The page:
The significance of one’s space, housing, can not be over emphasized. Teenagers are frequently warring with their parents over their territory within the home. Teenagers need to feel in control of their own space and attempt to demonstrate this need by being sloppy, decorating with posters, playing music loudly, and demanding privacy. The need for possession of a space is likewise evident in the elderly. No matter where the elderly live, be it in their lifelong home, in a large retirement condo in Florida, in their children’s home, in an apartment, or in a bed of a nursing home or the ward of a state hospital, they need to feel the ownership of a space. The “idea of self is diminished if there is not a corner which is his alone and where his treasures can stay with him. It has been said that home is where one feels safe to return. Without such a place a person is rootless.” (Smith, p 48)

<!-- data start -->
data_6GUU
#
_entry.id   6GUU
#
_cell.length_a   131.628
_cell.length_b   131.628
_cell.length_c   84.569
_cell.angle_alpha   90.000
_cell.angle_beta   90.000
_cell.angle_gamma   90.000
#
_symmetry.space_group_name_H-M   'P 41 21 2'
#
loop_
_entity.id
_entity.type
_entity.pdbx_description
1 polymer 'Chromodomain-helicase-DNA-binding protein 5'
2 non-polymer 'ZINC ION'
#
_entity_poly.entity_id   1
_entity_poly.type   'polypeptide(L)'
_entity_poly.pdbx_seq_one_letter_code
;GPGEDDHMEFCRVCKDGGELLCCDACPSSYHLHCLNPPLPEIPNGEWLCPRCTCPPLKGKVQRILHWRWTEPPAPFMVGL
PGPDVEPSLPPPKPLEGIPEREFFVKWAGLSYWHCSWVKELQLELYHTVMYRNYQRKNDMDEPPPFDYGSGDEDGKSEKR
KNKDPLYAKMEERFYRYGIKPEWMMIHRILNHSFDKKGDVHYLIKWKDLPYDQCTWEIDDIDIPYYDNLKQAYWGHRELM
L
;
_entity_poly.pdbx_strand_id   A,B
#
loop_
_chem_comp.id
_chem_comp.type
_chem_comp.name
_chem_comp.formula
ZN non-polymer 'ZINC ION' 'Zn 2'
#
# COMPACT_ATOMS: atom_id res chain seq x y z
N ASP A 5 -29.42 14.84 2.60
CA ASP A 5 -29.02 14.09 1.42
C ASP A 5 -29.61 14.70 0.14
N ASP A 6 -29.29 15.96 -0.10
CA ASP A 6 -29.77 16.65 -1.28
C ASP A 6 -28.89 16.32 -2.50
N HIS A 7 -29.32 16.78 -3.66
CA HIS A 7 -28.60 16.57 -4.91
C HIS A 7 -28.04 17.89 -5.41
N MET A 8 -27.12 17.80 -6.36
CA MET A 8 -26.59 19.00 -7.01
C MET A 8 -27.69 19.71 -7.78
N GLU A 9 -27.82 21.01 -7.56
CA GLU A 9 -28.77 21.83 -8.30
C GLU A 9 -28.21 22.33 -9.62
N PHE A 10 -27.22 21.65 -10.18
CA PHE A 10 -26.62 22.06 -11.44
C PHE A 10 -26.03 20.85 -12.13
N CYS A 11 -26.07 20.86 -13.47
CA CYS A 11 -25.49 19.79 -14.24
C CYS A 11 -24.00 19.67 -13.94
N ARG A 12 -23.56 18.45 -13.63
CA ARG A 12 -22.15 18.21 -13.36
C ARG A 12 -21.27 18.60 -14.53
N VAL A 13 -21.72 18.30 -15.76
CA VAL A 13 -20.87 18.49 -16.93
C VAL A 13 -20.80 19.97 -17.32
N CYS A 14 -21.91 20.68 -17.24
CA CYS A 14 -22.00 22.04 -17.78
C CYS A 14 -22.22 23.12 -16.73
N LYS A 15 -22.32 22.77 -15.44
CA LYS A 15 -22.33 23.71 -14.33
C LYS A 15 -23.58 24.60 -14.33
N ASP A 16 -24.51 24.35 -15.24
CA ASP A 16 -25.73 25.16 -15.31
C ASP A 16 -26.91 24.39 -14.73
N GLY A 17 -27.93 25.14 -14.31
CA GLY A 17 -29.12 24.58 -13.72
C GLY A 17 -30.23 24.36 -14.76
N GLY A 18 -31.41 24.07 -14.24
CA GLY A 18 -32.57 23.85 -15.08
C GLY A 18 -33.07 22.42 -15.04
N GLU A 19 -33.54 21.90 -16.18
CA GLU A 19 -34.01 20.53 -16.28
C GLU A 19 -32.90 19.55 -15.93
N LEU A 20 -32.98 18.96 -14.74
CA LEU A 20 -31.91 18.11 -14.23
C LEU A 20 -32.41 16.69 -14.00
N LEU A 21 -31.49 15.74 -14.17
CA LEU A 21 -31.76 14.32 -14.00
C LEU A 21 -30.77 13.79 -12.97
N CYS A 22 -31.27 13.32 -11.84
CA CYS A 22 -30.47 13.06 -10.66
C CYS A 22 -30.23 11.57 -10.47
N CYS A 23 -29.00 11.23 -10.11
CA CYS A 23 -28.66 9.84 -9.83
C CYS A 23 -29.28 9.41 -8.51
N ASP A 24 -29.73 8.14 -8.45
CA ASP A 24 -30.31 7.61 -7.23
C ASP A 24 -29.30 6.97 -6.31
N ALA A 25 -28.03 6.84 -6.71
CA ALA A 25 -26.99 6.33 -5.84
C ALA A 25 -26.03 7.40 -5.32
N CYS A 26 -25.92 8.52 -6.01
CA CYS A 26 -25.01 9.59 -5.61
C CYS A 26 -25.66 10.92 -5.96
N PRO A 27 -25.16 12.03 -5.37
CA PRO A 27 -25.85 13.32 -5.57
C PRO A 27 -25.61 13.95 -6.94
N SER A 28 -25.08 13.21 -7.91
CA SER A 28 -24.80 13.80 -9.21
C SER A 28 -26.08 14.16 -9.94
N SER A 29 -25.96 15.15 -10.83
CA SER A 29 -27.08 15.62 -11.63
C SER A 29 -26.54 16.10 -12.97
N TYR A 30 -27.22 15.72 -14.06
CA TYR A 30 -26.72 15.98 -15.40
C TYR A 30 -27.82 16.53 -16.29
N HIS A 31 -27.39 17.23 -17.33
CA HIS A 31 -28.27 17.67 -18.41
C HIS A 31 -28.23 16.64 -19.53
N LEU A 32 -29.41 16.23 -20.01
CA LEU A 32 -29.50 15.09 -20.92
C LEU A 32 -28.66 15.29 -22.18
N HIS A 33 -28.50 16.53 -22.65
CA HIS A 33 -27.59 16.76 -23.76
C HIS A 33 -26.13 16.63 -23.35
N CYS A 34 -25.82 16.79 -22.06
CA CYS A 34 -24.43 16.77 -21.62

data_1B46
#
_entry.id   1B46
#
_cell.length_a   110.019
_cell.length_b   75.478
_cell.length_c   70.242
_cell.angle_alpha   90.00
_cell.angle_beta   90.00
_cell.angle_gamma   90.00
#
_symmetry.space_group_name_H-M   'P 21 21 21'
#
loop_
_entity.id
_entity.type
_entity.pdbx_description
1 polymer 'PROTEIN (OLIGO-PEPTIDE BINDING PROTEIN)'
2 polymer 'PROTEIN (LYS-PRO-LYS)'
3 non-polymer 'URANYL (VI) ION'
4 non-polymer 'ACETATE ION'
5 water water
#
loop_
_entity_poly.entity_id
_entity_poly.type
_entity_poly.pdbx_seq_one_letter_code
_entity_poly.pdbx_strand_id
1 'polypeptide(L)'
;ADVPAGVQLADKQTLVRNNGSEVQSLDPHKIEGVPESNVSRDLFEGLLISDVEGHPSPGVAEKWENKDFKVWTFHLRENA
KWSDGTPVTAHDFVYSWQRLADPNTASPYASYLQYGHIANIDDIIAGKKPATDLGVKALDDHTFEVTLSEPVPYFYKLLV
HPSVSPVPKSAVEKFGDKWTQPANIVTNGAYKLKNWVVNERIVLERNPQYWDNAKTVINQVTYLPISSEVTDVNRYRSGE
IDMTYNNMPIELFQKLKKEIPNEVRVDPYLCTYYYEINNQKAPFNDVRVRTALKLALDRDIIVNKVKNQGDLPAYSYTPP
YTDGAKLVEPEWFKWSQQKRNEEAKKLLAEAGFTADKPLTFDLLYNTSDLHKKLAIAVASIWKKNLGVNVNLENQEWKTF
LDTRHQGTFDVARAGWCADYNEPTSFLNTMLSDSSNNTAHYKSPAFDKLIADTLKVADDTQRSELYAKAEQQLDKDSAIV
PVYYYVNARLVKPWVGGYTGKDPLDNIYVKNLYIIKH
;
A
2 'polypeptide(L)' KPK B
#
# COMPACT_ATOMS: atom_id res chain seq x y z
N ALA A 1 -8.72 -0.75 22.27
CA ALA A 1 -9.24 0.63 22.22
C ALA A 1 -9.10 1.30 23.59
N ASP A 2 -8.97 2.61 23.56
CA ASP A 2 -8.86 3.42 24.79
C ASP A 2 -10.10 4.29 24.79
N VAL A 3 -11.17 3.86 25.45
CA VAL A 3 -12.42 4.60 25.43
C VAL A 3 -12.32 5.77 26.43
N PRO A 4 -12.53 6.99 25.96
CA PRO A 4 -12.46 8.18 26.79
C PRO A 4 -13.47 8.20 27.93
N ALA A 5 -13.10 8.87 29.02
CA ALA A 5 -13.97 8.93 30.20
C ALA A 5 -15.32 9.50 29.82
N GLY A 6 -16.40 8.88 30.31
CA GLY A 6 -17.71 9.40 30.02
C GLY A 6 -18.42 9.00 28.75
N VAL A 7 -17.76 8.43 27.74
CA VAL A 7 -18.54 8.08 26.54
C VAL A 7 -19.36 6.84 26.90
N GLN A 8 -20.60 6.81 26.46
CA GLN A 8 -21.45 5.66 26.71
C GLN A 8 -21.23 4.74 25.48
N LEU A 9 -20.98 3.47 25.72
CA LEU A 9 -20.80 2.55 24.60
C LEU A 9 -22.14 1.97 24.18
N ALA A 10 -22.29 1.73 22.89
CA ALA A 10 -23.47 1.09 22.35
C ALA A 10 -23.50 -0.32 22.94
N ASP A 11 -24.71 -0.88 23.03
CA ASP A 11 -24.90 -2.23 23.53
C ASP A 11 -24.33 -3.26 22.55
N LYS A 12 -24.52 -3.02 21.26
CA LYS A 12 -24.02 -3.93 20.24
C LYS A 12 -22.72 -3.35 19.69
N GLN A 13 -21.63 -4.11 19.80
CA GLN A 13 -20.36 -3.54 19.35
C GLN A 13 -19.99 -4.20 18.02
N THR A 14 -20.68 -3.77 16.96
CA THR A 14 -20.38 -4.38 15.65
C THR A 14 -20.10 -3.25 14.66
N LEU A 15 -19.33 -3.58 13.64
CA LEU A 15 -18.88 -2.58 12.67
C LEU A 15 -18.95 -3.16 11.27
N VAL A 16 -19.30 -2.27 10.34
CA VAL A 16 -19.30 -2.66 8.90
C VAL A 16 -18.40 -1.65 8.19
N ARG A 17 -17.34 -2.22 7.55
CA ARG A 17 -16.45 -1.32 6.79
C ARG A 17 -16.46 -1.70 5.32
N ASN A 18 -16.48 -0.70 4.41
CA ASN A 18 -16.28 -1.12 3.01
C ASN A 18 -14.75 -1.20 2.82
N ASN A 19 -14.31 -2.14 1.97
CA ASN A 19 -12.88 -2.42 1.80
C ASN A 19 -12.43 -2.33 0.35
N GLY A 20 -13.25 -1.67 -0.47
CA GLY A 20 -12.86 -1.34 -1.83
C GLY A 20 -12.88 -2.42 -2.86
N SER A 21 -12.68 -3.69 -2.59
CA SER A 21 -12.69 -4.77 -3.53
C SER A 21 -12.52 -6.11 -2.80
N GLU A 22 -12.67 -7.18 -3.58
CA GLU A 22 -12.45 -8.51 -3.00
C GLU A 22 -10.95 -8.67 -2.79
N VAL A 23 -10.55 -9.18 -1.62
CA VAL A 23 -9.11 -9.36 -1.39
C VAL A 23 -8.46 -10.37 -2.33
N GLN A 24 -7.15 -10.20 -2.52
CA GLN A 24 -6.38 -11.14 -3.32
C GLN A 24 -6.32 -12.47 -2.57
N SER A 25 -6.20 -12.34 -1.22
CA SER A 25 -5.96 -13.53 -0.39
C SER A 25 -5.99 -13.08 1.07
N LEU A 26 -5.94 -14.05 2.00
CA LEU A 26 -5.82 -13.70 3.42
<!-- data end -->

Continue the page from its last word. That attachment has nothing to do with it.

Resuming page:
Nursing homes have become big time business in America. These institutions in theory, solve the problem of what to do with the elderly when they can not care for themselves, but in reality, nursing homes many times create more problems for the elderly. Nursing homes are expensive to run, IF done properly, because they require competent staff and specialized facilities. Some nursing homes are excellent, but far too many are not. The subcommittee on Long Term Care of the US Senate Committee on Aging listed five major causes of substandard nursing homes: